Most appeared to have gotten through life with a few hiccups. Some flourished in lucrative careers or long, secure marriages. A handful hadn't fared so well. We made small talk with them before edging away, uncertain how to respond to their stories of misery and grief.

Several still live within blocks of our old school. Many converged upon the nearby suburbs. Others scattered to the coasts or to far-off homes in Germany or Australia. Those who remained midwesterners felt thankful to have family and old friends nearby, yet envied the more adventurous.

We made each other smile with high school tales of classroom pranks, football wins and unsanctioned parties. Some hungered to return to those days. Others were grateful to move on.

Eleven among us have died. Few remaining were spared the loss of a close classmate. Nearly everyone has also lost a mother, a father or even both. A number have parents who are ailing or impaired. All of us wished we’d appreciated them more.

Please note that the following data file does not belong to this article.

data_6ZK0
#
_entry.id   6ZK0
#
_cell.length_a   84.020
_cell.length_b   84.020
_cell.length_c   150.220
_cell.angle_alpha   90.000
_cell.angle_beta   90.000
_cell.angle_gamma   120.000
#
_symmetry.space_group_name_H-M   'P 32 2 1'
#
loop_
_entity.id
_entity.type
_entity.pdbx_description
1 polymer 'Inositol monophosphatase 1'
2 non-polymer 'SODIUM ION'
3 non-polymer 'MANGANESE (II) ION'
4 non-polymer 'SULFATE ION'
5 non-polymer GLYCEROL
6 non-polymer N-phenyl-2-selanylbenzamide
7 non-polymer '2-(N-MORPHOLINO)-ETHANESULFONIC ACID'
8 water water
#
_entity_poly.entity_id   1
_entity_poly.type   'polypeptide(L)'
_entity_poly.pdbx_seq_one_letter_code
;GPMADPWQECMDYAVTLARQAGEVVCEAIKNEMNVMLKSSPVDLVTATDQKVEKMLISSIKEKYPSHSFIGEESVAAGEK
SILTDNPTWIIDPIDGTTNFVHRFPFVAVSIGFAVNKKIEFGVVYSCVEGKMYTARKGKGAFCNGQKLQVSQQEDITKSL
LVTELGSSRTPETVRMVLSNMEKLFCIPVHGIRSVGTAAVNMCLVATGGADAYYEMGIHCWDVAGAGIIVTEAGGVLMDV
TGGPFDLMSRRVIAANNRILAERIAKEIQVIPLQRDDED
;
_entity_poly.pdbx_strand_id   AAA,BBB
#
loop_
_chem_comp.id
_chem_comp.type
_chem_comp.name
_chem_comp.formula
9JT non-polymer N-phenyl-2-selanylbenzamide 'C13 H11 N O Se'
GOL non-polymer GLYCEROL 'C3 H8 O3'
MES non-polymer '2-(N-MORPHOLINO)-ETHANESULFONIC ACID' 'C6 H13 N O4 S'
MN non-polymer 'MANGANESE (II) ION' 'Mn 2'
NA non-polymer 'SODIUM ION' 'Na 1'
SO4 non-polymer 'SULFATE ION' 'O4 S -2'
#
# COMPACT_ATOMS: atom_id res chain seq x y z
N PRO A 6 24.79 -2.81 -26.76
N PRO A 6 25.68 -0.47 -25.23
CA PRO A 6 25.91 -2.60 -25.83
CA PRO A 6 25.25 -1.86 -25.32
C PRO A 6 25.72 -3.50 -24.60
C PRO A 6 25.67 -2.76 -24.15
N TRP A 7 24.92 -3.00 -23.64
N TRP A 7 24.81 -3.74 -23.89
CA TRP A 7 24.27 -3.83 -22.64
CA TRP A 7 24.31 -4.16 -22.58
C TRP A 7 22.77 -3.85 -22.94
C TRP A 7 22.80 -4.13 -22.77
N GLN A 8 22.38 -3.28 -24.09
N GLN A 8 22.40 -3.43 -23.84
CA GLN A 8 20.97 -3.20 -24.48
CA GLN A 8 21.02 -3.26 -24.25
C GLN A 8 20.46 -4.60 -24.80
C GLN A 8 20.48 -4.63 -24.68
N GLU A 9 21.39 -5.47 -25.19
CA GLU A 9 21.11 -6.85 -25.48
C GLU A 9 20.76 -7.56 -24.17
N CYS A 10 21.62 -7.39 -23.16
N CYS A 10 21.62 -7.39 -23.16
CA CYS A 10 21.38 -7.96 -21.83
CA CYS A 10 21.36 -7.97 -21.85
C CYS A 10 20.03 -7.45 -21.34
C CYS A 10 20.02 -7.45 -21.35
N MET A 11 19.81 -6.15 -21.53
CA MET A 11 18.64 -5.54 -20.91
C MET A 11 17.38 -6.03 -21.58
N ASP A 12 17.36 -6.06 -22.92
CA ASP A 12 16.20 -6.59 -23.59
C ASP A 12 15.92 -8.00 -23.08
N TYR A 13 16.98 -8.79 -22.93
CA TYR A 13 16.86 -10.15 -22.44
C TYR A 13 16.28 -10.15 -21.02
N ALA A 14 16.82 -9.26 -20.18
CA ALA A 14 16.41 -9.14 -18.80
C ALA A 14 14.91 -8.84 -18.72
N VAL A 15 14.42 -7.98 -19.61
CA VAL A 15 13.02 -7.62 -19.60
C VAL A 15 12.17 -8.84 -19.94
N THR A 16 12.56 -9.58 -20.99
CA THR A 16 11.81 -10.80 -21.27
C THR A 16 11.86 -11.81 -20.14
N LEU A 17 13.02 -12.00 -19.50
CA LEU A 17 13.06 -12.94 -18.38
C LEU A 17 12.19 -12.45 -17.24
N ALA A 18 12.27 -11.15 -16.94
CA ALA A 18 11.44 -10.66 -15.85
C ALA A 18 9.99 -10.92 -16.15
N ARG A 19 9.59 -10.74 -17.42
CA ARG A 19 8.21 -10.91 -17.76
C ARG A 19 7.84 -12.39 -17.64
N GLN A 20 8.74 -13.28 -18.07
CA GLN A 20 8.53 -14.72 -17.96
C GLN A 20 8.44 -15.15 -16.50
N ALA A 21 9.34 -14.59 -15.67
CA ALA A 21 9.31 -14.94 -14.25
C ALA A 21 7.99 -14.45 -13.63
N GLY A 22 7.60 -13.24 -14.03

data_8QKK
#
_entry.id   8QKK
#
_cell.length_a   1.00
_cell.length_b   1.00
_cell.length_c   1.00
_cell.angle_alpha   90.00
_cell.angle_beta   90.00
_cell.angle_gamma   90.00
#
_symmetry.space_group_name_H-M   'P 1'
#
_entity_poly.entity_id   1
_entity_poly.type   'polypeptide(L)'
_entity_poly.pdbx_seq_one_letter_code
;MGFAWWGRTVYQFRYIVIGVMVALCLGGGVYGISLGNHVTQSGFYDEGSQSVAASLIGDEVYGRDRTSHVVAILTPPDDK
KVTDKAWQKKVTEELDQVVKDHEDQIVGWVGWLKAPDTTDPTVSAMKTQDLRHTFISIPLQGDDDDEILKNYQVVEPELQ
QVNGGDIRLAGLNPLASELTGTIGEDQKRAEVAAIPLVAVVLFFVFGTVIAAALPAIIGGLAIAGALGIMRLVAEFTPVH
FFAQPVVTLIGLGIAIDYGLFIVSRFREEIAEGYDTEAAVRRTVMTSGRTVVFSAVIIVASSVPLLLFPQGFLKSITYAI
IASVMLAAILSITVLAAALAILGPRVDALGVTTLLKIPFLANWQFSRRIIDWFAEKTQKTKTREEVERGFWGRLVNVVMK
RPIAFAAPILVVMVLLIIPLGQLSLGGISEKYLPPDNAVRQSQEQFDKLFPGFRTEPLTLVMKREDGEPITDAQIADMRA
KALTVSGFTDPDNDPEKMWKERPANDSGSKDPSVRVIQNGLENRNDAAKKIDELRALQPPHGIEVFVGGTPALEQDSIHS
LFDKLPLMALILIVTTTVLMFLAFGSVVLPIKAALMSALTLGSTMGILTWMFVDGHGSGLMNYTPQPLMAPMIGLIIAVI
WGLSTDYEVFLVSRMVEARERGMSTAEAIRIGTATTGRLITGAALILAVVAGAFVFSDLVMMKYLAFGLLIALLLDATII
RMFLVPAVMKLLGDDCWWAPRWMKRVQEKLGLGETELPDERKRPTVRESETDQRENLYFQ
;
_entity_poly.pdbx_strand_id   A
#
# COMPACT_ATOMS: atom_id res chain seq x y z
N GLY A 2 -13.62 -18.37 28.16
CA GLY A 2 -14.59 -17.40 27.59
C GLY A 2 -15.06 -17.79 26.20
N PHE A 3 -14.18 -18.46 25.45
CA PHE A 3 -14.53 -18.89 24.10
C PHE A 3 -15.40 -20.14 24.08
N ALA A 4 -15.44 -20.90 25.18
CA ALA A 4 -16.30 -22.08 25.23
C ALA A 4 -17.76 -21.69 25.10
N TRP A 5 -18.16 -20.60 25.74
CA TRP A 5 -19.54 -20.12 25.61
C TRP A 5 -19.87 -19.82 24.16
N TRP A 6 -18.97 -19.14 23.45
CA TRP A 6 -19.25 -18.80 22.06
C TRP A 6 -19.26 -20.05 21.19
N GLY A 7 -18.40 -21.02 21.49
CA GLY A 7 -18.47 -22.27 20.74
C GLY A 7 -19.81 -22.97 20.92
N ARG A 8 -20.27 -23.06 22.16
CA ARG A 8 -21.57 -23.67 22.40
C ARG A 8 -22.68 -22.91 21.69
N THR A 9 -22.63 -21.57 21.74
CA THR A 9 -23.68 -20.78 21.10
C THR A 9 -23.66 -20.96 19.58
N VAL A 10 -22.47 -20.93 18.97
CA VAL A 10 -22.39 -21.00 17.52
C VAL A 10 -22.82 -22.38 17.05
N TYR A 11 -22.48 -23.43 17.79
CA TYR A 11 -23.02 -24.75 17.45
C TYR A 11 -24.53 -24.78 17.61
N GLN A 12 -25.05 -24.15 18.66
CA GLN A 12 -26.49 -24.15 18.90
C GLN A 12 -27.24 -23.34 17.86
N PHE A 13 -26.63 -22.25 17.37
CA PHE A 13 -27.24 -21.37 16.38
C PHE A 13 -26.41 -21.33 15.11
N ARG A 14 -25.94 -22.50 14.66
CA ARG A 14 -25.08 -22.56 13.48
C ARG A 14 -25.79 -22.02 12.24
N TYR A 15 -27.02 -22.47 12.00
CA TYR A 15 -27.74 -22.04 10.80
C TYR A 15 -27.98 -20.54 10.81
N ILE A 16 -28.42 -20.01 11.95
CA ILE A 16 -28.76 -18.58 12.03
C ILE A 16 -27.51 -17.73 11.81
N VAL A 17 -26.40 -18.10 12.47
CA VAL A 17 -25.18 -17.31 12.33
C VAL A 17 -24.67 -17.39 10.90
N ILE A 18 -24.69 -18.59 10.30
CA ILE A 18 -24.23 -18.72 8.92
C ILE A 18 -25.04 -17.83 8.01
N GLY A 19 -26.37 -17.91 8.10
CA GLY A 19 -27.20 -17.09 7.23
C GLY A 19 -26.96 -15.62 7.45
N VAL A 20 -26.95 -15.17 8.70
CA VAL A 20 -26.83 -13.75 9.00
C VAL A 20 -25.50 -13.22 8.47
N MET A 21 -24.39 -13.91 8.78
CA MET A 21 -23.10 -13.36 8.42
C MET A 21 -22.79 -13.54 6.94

Some are still raising young children. Several are grandparents. The majority of our children are grown, or nearly grown. We who are empty-nesters nodded in recognition at each others' contradictory sentiments of both weepiness and relief.

Most who were remembered as reckless or wild teenagers somehow morphed into respectable or more conservative adults. Others never made that transition. Nearly all of us still feel sixteen in our hearts.

Very few left early. Many stuck around until we were forced to leave. A good number continued the conversation and camaraderie at a nearby bar, staying late. As the bartender announced last-call, we disregarded the toll it would take the next day on our not-so-sixteen-year-old bodies.

And as we wandered across the parking lot, returning to our cars and to our middle-aged lives, two things remained clear.

We all changed. And we all remained the same.